On the 112th Anniversary of The 1906 Earthquake, Is San Francisco Ready for the Next Big One?

We all know about Millennium Tower’s 14″ lean, but did you know that California’s building code standards for a five story building are the same as those for a fifty story sky-scraper? That’s according to today’s front page New York Times article about the city’s downtown sky-scraper boom, the most visible emblem of which is the 1070′ tall Salesforce Tower, now the tallest building in the Western states. With many of the buildings constructed on sandy soils South of Market, the US Geological Survey says there’s a high likelihood that that the ground will liquefy in an earthquake. That’s not the kind of sand I want to have my head buried in when the next Big One strikes. I can only hope that local building code standards are stronger than the state’s and that Smart People are thinking about these things. ...  Additional Details

Rent Control Taking Control?

A piece in last Thursday’s New York Times investigates growing calls for rent control in cities across California, along with repealing the Costa-Hawkins Act, which limits the ability of cities to enact rent control ordinances. But as the article points out, “Economists across the ideological spectrum have found that rent control protects entrenched tenants but raises prices for future renters.”

It’s easy to blame “greedy landlords” but in my opinion housing affordability will only improve when the supply side of the equation is also addressed. And that means making it easier and for developers to build denser housing. Not surprisingly, most people are NIMBY’s when it comes to that prospect. ...  Additional Details

Who is San Francisco?

Every year we publish an in-depth look at San Francisco and the Bay Area told almost exclusively in charts.  The focus is not on real estate but rather on who we are, what we do, what we believe in.  While some of the charts simply confirm widely-known data– for example, that Asians as a group represent the largest minority in San Francisco (33.5%) — others reveal the most obscure and amazing things.  For example, did you know that there are almost as many dogs in San Francisco as there are trees?  Coincidence you say?  You can find all 32 charts, with links to dozens more, here.  I’ve cherry-picked some of my favorites below (Click the charts to expand them). ...  Additional Details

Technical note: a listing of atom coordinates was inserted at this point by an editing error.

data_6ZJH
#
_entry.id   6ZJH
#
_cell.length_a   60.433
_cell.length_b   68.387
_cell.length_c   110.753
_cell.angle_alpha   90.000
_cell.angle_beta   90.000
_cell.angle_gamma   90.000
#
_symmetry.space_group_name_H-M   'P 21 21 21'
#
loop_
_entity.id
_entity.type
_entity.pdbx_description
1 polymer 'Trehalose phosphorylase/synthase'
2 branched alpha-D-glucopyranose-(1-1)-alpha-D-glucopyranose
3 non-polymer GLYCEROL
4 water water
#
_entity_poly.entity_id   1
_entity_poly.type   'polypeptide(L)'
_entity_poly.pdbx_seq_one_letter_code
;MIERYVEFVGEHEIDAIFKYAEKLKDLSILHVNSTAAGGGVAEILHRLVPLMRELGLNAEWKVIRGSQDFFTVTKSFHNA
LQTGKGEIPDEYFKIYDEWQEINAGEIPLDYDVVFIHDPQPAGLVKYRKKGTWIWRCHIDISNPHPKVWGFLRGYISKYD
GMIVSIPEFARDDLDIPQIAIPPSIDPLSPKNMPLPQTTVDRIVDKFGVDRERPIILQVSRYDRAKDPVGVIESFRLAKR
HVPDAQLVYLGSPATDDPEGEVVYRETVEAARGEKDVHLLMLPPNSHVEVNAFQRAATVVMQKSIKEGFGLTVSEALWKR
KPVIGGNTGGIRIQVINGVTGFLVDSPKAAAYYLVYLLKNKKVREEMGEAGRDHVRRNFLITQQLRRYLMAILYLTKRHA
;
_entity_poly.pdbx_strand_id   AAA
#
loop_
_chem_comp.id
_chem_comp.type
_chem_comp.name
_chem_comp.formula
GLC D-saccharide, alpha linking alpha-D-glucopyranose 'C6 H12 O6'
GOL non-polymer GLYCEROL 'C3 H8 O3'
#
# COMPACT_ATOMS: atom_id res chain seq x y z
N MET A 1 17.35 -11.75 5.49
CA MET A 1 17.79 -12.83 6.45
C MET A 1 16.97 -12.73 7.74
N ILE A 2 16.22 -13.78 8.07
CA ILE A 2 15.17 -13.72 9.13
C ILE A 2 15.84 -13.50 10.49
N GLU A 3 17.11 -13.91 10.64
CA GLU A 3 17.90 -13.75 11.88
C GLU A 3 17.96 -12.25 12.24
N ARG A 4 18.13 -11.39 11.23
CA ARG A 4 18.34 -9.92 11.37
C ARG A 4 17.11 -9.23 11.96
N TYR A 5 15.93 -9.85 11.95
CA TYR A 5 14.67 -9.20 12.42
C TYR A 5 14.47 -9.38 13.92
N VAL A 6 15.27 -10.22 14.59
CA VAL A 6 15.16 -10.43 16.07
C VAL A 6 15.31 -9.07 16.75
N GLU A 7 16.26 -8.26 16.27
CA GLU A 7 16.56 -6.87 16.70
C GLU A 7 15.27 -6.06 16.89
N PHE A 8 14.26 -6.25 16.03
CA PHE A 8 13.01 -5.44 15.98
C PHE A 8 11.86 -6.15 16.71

The 2017 San Francisco Real Estate Wrap-Up: Data Sliced and Diced

2017 is a wrap, and it’s been another solid one for residential real estate in the City by the Bay.  For anyone so inclined you can read our full report —  complete with over 41 charts— here.  For those with less than a couple of hours to kill, I’ve sliced and diced the juiciest parts below.

Going Up

2017 was the seventh year in a row that the median price for a single family home in San Francisco increased.  It’s now over $1.4 million.  After taking a breather for the last couple of years, condominium prices also resumed their climb: their median price is $1.150 million.  Our data indicates that fourth quarter prices for both homes and condos are already above these figures. ...  Additional Details

Homeless in the Bay Area

The weather is turning chilly.  While most of us were enjoying a surfeit of food with friends and family indoors last week, the Bay Area’s homeless were struggling to stay warm.  I’ve lived in this city for over 30 years, and the only other time I can think of when homelessness was this visible occurred during the mid-1990’s, before the dot com bust. Then, like now, the city was doing well.

It’s easy to avert our gaze from the tent encampments that gather under the freeways and along certain streets. Meanwhile, home prices are at record levels. Surely we can do better. ...  Additional Details

Winter: The Best Time of Year — for Buyers

I wanted to entitle this newsletter “Winter is Coming,” but decided that comparing buyers to the Dead Walkers might not go down well.  Besides, it’s buyers that have been getting the short end of the, um, spear for years now.  Prices really took off in 2012; with inventory relentlessly low (see my previous newsletter, it’s been a seller’s market ever since.

But everything slows down in winter.  There’s (even) less inventory, and buyers — being human — batten down the hatches from approximately Thanksgiving through early February.  Who wants to be out house-hunting when the weather’s turned cold and dreary? Besides, everyone is either preparing for or recovering from the Holidays. ...  Additional Details

Here’s What’s Really Sustaining the San Francisco Real Estate Market

As I was getting ready to send out yet another newsletter showing further year over year gains in home prices(see first two charts below for single family homes and condos, respectively), I took a closer look at a chart that focuses on the supply side of the supply/demand equation.

August Median Sales Price
August Median Sales Price

“New Listings Coming On the Market”  is the simplest indicator of how many homes are being put up for sale in any given time period.  Take a look at the chart below, which tracks new listings (homes, condos, etc.) on a rolling 12 month basis.  ...  Additional Details